A Maltese girl I met through one of my CSers who turned out to be quite the couchsurfer herself mentioned to my surfer “I don’t know how you can surf there, its to awesome I would never do anything or go to bed.”
To which my surfer replies “now you see my problem!”
Sam an English guy who surfed my couch back in December 2011 wrote in my guestbook “I’m sure Darwin is a great place but I never saw it because I couldn’t get off the awesome balcony chatting with the other couchsurfers”
Last night I was sitting downstairs drinking a bad german beer with three of my couchsurfers. Dan from California, Anders from Denmark & Charly from France.
Californian Dan proceeded to drunkenly inform me how I was Couchsurfing Northern Territory. I was the most experienced host/surfer in the whole of the NT. I guess its quite a feat to be the most experienced host in the whole of a region and I do have a few hosts not far behind me. But there is only 250,000 people in the whole of the Northern Territory so its not like I’m trying to be the most experienced host in California or anything.
Dan stood up and looked towards the balcony, the balcony of awesome. And he said “Imagine how many people have stood right here. How many surfers have passed through these gates” Dan was having a bit of a drunken spiritual moment I have felt time and time again when I stare out at the tents parked under my house and contemplate just how lucky I am to be given the chance to meet these people.
But sitting there listening to my three long term surfers rattle on drunk about the amazing stories and experiences that would have happened under my roof it I couldn’t help but think its not just me and my real life family who created this epic story it’s the surfers who passed through. I pride myself on my ability to select awesome people and time and time again I am rewarded. Each season I create a new family plucked from various countries that somehow all meld together despite being completely different. Its these connections that create the vibe that resonates through the house and creates the legend of the couchsurfing house in Malak.
Probably my first real CS family was a bit of a mixed bag of Gypsies. July 2010. You would have the frenchies Pierre, Greg & Eric & their token female Flavia the loud & proud Italian. Then there was Ilona the overly talkative German who became my CS protégé and European sister. The Morgans, a French couple with the same name sort of slid in there as well. Jon the American riding the country on his motorbike. I couldn’t forget Jordan! Who has his own CS bedroom now two years down the track we still refer to as ‘Jordans Room’. Where is that book? Oh its in Jordans Room. Then Kevin the crazy hippy surfy French guy who kept us with a constant supply of crepes in the cupboard. Of course there was also Tom the strange swiss guy who learnt English in Indonesia and kept us interested with tales of accidently blowing up cows with artillery tanks. And then Dominik, the slowest german in the world who started so innocently in Australia and ended up one of the biggest vagabond hippies ever on his exit two years later. We had crazy camping adventures, nights out in the city, raves on the beach, snake catching expeditions.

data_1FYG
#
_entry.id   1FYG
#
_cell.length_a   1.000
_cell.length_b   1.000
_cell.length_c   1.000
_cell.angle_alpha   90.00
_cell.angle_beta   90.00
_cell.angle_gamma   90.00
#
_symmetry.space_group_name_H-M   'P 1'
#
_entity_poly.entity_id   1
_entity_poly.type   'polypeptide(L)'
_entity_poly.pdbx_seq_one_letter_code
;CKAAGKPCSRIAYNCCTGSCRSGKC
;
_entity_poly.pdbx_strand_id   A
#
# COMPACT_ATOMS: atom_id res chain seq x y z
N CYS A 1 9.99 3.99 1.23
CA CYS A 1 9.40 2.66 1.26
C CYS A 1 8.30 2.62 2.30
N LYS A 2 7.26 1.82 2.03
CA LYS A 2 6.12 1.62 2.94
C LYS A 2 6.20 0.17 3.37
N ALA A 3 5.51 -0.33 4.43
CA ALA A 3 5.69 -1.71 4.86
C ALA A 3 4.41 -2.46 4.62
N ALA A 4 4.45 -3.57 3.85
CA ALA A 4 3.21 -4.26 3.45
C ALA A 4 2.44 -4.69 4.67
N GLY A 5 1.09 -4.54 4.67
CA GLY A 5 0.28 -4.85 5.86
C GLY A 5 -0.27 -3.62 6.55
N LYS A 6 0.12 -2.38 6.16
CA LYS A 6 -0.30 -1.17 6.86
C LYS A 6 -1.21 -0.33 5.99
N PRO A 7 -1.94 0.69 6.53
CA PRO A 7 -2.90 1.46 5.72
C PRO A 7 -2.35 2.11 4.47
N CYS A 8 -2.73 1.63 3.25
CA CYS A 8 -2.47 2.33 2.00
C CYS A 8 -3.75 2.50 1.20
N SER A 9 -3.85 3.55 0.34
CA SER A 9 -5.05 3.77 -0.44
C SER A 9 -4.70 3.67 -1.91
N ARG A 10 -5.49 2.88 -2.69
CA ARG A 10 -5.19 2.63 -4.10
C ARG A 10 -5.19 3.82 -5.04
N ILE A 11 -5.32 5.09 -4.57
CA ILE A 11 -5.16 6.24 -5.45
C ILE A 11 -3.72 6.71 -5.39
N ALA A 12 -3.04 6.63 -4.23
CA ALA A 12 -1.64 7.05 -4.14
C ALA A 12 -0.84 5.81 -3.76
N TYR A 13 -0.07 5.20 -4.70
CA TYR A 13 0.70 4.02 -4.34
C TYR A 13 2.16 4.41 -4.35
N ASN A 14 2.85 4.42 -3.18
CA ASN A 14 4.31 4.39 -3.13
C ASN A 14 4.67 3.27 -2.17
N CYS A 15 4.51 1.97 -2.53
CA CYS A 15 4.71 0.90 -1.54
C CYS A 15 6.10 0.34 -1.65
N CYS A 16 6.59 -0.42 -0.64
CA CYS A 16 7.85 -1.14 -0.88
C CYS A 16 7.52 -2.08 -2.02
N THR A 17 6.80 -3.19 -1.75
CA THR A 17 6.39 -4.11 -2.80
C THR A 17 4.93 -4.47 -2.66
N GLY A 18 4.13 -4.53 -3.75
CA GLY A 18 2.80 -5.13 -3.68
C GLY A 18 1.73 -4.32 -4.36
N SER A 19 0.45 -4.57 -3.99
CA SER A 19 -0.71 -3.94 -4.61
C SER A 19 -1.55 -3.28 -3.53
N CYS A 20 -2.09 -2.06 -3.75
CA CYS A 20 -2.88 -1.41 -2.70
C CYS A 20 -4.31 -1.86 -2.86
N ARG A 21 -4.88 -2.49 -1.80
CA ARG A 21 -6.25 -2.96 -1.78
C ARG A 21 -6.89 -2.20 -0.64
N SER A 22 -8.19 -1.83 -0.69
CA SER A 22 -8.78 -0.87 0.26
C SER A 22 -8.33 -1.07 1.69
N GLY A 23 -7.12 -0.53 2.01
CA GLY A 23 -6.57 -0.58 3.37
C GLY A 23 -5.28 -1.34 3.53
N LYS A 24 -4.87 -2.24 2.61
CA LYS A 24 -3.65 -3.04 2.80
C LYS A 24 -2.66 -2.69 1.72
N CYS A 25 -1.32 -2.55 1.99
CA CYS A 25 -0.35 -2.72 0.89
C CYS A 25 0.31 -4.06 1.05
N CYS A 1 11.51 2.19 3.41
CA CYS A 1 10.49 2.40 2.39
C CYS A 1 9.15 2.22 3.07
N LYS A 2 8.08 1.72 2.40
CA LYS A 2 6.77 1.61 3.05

I can’t write all the families because there has been so many. I remember one particular day on the balcony in 2011 with A couple from USA Kat & Jeff, Ben from Couchsurfing (and also Scotland), Claire from the UK, Tal & Eran from Israel & Philipp my favourite crazy German statistic and Kat said to me “Its incredible how you can have all these different unique people in one place and it just works so well” Its effortless the combination of personalities.
Many hosts talk about that empty feeling when you say goodbye to somebody you make a connection with. Because hosting is temporary eventually one day they will all leave. And that empty feeling affects me considerably. But each time I think I will never have that connection again a new surfer walks through my door and a new surfer family is created. I never forget my past families and I hold a spot for each of them in my heart. I know I will see many of them again.
Its comforting in a way to know that all around the world I have family and that I will never be alone when I travel.
Other things may change us, but we start and end with family